What is an employer to do when an EEOC investigation goes beyond the bounds of reasonableness? Or when the EEOC’s “conciliation” efforts seem more like a joke that a good-faith effort to resolve the claims. There have been a smattering of decisions in the past few years by courts across the country answering this question in a variety of different ways–some more favorable to the EEOC and others strongly in favor of the employer. For an excellent overview of this line of cases, see this post at the Hunton Employment and Labor Perspectives Blog.
A recent decision from the Middle District of North Carolina addressed a case involving a particularly disturbing set of facts. The timeline is complicated and, frankly, a bit depressing, so I’ll summarize to spare you the gory detail.
While investigating a temporary staffing agency used by the employer, the EEOC came across what it contended was evidence that the employer favored Hispanic over non-Hispanic employees in its hiring decisions.
The EEOC filed a charge and initiated its own investigation (there was no Charging Party as is the norm). The investigation went on for more than four years, during which time the employer cooperated in full with the many, many requests for information propounded by the EEOC. To give you some perspective on the scope of the requests, the EEOC asked for and received so much data about the employer’s workforce that it actually created its own database to house all of that information.
Finally, after years of investigation stops and starts, the EEOC issued a Letter of Determination in which it found that there was cause to believe that the employer had engaged in unlawful discrimination. The Letter, however, contained no explanation of the reasons for the EEOC’s determinations.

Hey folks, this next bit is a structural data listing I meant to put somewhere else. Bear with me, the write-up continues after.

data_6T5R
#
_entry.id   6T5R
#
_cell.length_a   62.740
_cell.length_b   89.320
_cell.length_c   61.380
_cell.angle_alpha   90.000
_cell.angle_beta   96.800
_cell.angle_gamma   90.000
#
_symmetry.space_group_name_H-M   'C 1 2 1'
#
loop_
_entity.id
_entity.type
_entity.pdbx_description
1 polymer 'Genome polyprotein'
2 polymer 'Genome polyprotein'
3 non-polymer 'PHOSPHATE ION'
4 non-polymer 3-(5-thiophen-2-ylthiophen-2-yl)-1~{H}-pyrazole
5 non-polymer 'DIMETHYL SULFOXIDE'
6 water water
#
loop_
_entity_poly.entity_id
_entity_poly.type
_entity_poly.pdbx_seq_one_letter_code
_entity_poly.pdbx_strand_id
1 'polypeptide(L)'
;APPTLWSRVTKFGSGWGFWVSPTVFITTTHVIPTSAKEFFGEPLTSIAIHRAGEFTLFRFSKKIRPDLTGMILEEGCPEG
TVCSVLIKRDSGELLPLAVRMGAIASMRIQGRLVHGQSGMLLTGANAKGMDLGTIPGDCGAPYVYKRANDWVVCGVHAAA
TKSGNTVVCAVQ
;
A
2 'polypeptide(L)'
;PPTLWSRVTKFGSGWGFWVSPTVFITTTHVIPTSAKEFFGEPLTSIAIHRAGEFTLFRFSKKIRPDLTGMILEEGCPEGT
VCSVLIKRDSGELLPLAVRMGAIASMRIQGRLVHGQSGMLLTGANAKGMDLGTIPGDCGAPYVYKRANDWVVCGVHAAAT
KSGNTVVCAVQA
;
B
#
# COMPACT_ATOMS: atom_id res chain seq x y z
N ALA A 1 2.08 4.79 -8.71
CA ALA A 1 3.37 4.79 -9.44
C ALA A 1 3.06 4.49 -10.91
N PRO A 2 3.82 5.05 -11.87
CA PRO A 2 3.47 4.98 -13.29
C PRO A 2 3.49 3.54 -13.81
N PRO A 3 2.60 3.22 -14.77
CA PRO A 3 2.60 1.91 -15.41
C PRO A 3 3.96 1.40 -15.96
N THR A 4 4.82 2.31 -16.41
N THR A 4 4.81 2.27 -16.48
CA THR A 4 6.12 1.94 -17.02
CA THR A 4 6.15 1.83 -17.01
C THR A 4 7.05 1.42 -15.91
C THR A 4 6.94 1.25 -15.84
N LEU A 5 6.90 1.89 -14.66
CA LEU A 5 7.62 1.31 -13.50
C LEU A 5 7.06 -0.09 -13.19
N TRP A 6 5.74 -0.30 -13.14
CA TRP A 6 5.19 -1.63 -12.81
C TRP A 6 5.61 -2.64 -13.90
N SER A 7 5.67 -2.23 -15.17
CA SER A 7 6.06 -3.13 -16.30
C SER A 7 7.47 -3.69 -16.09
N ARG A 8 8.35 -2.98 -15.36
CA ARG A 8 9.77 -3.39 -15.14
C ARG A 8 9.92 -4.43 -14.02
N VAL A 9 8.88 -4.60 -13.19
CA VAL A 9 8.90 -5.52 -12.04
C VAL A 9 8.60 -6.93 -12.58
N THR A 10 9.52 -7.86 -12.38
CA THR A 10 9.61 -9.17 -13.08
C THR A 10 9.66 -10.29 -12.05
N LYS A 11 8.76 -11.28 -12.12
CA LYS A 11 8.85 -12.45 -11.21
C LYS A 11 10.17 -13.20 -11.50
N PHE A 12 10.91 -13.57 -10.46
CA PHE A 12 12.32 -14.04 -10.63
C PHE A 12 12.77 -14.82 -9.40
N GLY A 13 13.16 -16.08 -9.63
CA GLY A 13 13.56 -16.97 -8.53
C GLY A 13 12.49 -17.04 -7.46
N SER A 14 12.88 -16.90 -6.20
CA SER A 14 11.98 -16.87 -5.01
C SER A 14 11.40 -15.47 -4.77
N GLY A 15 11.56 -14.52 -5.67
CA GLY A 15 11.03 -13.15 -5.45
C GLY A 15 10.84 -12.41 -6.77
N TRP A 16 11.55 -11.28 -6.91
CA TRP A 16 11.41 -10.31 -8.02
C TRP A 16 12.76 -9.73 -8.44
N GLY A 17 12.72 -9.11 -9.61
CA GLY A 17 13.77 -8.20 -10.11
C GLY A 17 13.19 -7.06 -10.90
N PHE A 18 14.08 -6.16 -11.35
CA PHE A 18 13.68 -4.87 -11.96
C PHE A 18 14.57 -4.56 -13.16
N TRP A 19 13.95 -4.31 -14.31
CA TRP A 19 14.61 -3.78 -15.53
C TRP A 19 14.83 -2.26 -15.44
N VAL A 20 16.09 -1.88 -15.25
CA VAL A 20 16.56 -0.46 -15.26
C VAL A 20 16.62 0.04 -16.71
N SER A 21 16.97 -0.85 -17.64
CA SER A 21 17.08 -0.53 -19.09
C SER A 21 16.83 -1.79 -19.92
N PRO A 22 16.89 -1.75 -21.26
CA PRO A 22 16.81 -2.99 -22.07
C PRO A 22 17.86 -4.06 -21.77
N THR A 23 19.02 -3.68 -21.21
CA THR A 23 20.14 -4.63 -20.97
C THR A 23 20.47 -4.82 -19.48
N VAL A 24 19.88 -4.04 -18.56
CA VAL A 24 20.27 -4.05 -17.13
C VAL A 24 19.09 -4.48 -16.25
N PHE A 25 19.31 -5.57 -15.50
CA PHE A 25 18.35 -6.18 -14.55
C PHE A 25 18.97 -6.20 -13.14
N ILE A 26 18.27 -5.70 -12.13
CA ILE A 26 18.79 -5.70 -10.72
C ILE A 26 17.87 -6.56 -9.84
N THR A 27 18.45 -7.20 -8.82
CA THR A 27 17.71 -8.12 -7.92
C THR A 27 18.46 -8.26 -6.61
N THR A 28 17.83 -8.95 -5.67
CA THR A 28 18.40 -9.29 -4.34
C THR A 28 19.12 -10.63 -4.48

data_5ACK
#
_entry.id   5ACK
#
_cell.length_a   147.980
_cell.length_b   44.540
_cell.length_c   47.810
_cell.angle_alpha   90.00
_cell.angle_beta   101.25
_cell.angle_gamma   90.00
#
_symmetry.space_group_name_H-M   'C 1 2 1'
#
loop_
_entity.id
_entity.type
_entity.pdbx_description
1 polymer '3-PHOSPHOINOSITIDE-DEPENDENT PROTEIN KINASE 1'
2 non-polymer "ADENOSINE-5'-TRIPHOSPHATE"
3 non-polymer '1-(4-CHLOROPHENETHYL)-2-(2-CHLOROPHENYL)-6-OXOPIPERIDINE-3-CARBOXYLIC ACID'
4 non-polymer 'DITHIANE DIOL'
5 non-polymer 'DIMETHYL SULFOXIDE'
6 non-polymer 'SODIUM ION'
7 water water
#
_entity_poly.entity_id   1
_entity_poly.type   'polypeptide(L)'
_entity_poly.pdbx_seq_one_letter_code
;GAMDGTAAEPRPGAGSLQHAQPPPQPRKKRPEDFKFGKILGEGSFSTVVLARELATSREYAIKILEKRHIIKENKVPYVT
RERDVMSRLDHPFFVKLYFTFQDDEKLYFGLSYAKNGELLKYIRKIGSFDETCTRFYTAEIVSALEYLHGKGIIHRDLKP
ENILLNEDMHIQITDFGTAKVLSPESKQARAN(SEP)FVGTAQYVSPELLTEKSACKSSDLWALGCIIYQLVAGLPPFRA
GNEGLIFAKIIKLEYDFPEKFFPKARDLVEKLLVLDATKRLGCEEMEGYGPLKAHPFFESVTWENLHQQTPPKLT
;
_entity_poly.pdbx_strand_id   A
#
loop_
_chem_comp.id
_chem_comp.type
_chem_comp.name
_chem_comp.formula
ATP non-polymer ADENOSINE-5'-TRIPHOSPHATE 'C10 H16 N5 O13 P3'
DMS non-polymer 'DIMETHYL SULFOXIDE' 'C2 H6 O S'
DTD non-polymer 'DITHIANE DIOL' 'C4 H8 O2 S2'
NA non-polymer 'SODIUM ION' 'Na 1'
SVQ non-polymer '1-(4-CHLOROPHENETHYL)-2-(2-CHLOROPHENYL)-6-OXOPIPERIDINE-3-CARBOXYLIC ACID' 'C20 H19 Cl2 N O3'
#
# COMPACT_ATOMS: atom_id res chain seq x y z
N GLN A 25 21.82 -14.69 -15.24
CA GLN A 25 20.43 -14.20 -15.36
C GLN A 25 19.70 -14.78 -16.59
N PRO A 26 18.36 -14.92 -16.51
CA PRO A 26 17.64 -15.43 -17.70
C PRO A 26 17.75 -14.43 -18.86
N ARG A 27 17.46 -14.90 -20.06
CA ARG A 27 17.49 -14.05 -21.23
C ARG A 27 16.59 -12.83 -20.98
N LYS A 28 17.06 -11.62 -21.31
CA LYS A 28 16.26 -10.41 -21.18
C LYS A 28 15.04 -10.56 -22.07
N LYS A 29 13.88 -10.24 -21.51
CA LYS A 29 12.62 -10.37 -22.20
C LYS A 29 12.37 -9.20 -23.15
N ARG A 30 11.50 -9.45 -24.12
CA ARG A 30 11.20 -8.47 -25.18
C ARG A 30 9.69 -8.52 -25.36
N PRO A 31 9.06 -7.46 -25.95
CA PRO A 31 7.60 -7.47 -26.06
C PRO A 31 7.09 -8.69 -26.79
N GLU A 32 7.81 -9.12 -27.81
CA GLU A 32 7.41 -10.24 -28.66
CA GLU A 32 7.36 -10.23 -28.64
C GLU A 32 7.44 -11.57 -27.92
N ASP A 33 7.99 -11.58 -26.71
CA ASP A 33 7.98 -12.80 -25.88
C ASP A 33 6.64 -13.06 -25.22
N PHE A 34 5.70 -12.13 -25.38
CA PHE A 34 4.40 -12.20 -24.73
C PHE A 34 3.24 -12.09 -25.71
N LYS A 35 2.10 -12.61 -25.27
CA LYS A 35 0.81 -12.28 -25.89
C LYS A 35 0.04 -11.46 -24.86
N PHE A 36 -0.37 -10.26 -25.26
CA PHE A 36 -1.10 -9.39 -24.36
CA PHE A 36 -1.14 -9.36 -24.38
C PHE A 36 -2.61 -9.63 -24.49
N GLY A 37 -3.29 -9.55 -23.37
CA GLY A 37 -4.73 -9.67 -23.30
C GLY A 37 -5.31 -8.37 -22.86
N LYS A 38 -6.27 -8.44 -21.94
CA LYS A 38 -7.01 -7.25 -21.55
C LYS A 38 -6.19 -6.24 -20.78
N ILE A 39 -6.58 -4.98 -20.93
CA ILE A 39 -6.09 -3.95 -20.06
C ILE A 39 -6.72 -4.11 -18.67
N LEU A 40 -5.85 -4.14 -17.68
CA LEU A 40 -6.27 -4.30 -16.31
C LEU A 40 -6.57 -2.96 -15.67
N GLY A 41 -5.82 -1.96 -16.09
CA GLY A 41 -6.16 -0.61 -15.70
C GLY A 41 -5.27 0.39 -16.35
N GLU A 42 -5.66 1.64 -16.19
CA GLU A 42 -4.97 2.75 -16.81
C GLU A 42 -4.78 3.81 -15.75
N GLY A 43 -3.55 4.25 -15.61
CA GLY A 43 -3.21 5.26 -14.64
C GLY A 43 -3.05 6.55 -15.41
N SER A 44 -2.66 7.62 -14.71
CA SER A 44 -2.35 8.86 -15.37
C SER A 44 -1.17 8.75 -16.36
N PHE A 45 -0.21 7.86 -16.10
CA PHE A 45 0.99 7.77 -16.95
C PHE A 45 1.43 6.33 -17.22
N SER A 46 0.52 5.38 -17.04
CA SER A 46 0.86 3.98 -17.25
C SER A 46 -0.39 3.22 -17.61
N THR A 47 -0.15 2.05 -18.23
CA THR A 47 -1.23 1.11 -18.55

The parties scheduled to meet for the mandatory conciliation but the EEOC canceled it when it was unable to provide the employer with any kind of damages calculation–kind of a necessary element for any productive settlement discussion. The EEOC eventually rescheduled the meeting but still could not produce the numbers requested by the employer or even identify all of the employees it contended had been affected by the allegedly discriminatory practices.
You’d think that, with that big ‘ole database that it created, this wouldn’t be such a difficult task!
The story goes on but, as promised, I’ll spare you the rest. Needless to say, the EEOC was not deterred and eventually filed a complaint in federal court.
The employer moved to dismiss the complaint on several grounds. The court rejected most of the employer’s arguments but did limit the size of the potential class. More interesting, though, was the court’s discussion of the employer’s motion for summary judgment, which was brought pursuant to the doctrine of laches.
This particular defense permits dismissal of a claim where the plaintiff unreasonably delayed in bringing its claim and where the delay prejudiced the defendant. Here, the court agreed that the EEOC had, indeed, been unreasonable in pursuing its claim. (Amen!) But the court found that there was not enough of a record to determine whether the employer had been prejudiced because of the delay.
I’m sure that there is not an employer in this country who would reach the same conclusion after reading the facts of the case but, putting that aside, . . . I’ll turn to the good news. The court ordered the parties to engage in limited discovery only on the issue of prejudice. Once discovery on that issue is complete, the employer will have the opportunity to renew its motion seeking dismissal under the doctrine of laches. I’ll be interested to see whether the case makes it to that stage–but I’d be willing to wage that it does. The EEOC tends not to let go once it gets its teeth sunk in. Still, I’ll keep my fingers crossed that the employer makes out better on its renewed motion and maybe, if all goes really well, that it is awarded fees for its troubles.
EEOC v. PBM Graphics, Inc., No. 1:11-cv-805 (M.D.N.C. June 28, 2012).